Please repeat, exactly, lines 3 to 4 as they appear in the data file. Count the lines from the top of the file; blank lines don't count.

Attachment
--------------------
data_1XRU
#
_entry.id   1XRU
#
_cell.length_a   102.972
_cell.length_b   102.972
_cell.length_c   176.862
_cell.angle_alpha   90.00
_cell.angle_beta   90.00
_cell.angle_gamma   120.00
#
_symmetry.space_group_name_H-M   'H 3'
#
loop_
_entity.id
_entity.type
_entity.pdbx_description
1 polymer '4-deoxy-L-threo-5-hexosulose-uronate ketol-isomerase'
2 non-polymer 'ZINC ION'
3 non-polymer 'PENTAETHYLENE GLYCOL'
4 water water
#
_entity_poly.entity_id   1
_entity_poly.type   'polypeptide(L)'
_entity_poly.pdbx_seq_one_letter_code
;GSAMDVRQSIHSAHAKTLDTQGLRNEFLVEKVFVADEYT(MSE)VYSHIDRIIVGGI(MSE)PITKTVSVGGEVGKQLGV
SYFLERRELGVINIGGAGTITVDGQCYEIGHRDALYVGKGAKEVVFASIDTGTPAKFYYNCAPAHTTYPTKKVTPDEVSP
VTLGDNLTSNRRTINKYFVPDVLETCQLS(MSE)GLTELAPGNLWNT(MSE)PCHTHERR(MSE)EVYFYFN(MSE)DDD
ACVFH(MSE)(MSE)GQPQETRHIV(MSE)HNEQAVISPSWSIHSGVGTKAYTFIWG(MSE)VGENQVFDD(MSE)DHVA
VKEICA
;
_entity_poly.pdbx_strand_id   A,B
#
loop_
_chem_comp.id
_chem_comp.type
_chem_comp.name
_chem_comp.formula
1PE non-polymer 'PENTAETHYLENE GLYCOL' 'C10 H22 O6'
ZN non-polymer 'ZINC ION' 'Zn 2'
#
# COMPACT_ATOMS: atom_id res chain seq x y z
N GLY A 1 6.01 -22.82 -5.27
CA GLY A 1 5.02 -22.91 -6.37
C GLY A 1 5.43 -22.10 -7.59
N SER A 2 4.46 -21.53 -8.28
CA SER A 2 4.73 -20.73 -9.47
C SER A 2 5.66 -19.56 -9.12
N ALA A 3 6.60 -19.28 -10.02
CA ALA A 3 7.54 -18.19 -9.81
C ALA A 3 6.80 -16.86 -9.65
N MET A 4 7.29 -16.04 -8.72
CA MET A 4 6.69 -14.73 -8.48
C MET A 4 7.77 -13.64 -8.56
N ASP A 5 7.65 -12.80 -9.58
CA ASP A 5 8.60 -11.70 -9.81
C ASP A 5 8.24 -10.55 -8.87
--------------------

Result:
_entry.id   1XRU
#